Guest Post: How cycling could reduce the impact of the Christchurch Northern Corridor

Guest writer Jim Pickles has a few thoughts regarding a looming problem:

About ten years ago I wrote in a submission to council on the Urban Development Strategy that the way the council handled cycling on Cranford St would be a litmus test of its commitment to active modes of transport.  Since then the extension of the Northern Motorway known as the Christchurch Northern Corridor (CNC) has been built and it’s due to open in mid-2020.  The corridor leads straight onto Cranford St.  The city council is responsible for minimising the damage to downstream inner city suburbs of the expected huge increase in traffic (with public consultation currently underway). At the council meeting on 14th February this year to discuss their plans the council’s adviser said that the changes proposed for Cranford St to increase its capacity for motor vehicles would make it an unsuitable place to ride a bike and he recommended that cyclists should avoid it altogether.

The plan’s recommendations run counter to the council’s policies on active transport, sustainability and many other areas, particularly creating “safe, healthy and liveable communities”.  The recommendations as they stand would result in less safe, less healthy and less liveable communities.

The management plan needs to come up with ideas that will substantially reduce the damage to inner city communities, not just allocate the pain across various parts of those communities, which is what it appears to do right now.  This is where cycling can play an important role.

Route of the Northern Corridor (NZTA)
Transport Demand Management (TDM)

The current proposal reads as a plan to accept whatever number of vehicles want to use the CNC and distribute the resulting downstream pain as sensibly as possible.  There is no way to do this without causing serious damage to St Albans and the surrounding suburbs.   Far more effort needs to be placed on minimizing the number of vehicles arriving on Cranford St by adopting serious Transport Demand Management actions.

The only TDM options are public transport and cycling

The plan’s proposal for TDM is to look into a High Occupancy Vehicle (HOV) lane.  The evidence that HOV lanes reduce vehicle numbers or congestion is flimsy and contested by academic reports (e.g. Effectiveness of California’s High Occupancy Vehicle (HOV) System, Jaimyoung Kwon and Pravin Varaiya).  A HOV lane could actually increase travel times and have very limited impact on vehicle numbers.  Damage to inner city suburbs is unlikely to be reduced.

Suburban rail transport of any kind in Christchurch has been ruled out on several occasions and the chances of any progress before the opening of the CNC are very low.  This leaves only two options for managing traffic demand, namely buses and cycling.  Improved bus services to points north of Christchurch would no doubt help if done well and this has been proposed elsewhere(Video presentation by Axel Wilke – Alternative Plan of Downstream Effects of Northern Arterial Extension).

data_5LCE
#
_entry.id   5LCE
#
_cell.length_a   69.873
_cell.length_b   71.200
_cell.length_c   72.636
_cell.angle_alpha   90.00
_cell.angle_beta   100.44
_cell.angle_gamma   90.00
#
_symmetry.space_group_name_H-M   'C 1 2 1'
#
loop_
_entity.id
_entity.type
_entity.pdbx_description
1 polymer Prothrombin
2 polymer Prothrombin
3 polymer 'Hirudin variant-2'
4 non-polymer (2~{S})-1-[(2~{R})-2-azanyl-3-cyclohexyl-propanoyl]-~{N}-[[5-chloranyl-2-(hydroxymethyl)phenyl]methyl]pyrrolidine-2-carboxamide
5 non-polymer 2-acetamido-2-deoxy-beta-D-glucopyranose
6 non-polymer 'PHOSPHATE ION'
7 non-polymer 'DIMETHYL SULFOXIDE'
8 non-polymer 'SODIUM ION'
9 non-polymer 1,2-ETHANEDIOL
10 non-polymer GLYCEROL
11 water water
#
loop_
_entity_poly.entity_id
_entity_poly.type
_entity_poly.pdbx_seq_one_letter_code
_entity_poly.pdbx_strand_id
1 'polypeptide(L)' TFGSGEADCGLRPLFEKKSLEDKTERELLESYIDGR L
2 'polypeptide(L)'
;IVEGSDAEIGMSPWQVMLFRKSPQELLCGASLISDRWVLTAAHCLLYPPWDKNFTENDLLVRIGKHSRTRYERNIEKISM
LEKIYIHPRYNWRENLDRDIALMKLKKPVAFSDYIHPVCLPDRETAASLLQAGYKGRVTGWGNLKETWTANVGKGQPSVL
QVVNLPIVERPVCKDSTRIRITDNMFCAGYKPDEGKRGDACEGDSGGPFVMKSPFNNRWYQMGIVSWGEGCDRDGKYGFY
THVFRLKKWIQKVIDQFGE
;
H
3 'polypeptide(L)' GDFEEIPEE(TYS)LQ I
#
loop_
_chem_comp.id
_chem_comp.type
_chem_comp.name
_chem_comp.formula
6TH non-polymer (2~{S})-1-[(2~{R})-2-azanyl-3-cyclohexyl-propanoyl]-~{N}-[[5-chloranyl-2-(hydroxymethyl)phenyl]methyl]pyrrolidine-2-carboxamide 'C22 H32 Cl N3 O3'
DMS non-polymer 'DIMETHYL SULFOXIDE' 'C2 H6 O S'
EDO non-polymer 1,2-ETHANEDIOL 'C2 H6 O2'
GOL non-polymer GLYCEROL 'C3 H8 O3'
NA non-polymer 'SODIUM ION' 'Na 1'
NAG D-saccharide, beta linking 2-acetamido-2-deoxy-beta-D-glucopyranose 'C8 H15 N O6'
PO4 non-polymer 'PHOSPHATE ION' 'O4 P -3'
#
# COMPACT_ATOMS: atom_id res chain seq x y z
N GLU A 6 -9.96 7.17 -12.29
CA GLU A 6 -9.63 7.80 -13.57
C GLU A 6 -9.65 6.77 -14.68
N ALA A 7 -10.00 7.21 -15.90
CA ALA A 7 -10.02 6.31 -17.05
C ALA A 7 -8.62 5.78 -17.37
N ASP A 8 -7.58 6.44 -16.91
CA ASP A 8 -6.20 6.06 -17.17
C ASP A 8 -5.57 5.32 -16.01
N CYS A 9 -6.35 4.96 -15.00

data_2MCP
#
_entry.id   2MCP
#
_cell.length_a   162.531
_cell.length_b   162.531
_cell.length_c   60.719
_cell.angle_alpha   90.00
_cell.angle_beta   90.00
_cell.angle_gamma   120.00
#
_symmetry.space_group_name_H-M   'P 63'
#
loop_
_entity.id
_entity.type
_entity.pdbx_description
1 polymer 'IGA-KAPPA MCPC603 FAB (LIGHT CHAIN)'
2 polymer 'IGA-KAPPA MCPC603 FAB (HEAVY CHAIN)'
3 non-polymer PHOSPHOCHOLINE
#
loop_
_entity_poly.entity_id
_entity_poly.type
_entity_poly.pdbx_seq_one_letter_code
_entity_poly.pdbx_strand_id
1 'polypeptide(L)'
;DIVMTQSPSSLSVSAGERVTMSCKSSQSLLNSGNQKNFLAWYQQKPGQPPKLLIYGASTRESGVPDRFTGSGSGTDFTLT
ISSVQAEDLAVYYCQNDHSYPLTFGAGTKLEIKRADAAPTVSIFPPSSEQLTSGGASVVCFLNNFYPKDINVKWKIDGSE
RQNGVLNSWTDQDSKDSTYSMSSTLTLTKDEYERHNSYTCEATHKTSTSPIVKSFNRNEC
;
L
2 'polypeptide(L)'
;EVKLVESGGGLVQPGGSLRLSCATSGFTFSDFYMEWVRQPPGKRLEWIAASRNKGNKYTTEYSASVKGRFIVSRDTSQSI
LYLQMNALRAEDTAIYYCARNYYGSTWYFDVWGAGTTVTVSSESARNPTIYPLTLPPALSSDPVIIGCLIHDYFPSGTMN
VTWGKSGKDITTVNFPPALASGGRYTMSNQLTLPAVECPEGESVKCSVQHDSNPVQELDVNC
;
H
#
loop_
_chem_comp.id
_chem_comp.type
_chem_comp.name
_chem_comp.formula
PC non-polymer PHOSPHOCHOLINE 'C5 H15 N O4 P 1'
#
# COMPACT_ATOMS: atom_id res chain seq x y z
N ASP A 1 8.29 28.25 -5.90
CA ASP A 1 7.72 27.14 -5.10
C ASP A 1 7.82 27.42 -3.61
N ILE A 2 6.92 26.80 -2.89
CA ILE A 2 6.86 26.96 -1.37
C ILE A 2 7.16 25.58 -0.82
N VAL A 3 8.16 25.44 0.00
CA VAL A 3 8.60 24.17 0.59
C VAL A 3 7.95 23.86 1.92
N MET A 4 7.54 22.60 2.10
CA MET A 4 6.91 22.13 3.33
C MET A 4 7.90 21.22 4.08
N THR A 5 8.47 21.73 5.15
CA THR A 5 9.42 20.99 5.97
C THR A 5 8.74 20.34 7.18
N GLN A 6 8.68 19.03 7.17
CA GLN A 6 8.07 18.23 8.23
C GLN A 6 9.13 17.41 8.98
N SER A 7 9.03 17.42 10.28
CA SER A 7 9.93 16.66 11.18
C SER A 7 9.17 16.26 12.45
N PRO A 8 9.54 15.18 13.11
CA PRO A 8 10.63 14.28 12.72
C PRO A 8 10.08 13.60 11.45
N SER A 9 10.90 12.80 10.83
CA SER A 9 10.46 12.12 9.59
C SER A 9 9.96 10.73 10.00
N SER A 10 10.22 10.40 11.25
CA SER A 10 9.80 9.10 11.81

Taking cycling seriously as a solution to the problem

Cycling could play a crucial role in reducing the downstream congestion and all of its related negative consequences so long as the new cycleway being built alongside the CNC is treated as a critical part of the city’s transport network and not simply designed for recreational rides on the weekend.

The cycleway at the Styx River Bridge
The impact of e-bikes

Imports of e-bikes have increased approximately tenfold in the past three years with around 17,000 being imported in 2018.  Overseas studies have found that the distance people are prepared to commute on an e-bike has extended cycle commuting from around 5 km with a standard bike to about 15 km on an e-bike.  Some countries are encouraging the switch from car to e-bike for longer commutes.(E-bike to get commuters out of car).  The thousands of residents in the suburbs of Belfast, Northwood, Casebrook, Redwood and Northcote are all well within range of the city centre and they could take advantage of the new cycleway given proper access.

Park and Pedal facilities for long distance commuters

While Belfast is within e-bike commuting range of the city centre there would be few in Rangiora, Kaiapoi or points north who would choose to commute to the city centre by bike.  Another alternative is needed.  In the past multi-modal commuting has concentrated on combining driving and public transport.  There has been rapid uptake in the past four years of Park and Pedal where part of the trip is by car and the rest by bike.

There is a large scheme in Boston, MA which has been running for several years and has been expanded several times.  Park and Pedal has also started recently in Canberra, ACT.  There are also several schemes in the UK including Oxford, Canterbury, York and Salford.  Park and Pedal is a viable and growing option being implemented in cities around the world and no city is more suited to making it succeed than Christchurch.

Park and Pedal Car Park, Canberra

The various schemes differ in many respects including whether they are free or paid and whether there are bike storage facilities.  Christchurch has a big advantage in that a high proportion of cars have bike racks and those that don’t can have them added at a reasonable cost.  Long distance commuters can drive up to the Park and Pedal car park, offload their bike in a matter of minutes and be on their way.  There is no need for bike storage facilities or anything else other than room to park a car.  Implementing a Park and Pedal scheme is therefore a low cost option.

Locating Park and Pedal facilities

The precise location(s) of Park and Pedal car parks would need careful study but an obvious possibility is to the North East of the CNC/QEII Drive junction.  Access and egress could be via the slip road from the CNC to QEII Drive Eastbound.  This would allow commuters to easily get back on the CNC via the junction roundabouts to head back North.  A bike tunnel or bridge across QEII Drive would be needed to connect with the cycleway on the south side which then gives access to the Papanui Parallel and other cycling routes via the planned tunnel under the CNC.